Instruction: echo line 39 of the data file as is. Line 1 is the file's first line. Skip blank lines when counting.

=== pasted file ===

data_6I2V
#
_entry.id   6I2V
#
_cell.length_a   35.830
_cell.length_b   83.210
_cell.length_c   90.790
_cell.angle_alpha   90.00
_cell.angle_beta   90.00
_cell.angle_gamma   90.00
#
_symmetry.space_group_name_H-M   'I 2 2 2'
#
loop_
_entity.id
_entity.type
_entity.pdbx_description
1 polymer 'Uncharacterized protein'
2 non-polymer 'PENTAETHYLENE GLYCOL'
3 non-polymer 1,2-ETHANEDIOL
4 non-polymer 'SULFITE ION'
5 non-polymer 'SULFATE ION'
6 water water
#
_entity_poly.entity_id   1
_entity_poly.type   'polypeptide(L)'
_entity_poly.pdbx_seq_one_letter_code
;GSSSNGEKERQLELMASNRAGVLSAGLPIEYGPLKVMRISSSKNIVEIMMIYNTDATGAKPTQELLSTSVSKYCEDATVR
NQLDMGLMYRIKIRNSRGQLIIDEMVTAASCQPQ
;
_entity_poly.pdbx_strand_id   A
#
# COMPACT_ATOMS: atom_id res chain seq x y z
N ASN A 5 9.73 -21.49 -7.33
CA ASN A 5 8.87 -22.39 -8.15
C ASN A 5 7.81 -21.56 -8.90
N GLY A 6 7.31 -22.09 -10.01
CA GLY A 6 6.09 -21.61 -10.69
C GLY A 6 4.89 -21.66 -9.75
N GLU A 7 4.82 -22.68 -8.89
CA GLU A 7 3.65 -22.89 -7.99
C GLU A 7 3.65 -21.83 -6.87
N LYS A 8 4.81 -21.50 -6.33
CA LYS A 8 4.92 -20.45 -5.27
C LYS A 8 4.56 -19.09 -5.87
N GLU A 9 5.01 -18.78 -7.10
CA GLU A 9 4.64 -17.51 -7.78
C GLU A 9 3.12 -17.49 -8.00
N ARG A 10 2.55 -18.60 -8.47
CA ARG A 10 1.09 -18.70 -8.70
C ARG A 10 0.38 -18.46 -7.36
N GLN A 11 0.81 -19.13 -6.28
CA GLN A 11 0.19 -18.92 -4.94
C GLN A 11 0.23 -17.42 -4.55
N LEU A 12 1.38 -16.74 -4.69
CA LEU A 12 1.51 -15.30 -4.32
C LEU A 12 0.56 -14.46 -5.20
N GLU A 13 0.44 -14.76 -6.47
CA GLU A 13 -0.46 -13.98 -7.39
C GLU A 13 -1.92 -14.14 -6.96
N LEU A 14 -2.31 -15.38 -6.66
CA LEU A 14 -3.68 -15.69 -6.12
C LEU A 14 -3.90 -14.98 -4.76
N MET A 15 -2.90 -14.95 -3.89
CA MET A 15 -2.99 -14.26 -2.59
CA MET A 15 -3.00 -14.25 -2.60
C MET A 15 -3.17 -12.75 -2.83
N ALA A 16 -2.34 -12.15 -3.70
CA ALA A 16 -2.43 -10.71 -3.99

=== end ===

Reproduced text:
C GLY A 6 4.89 -21.66 -9.75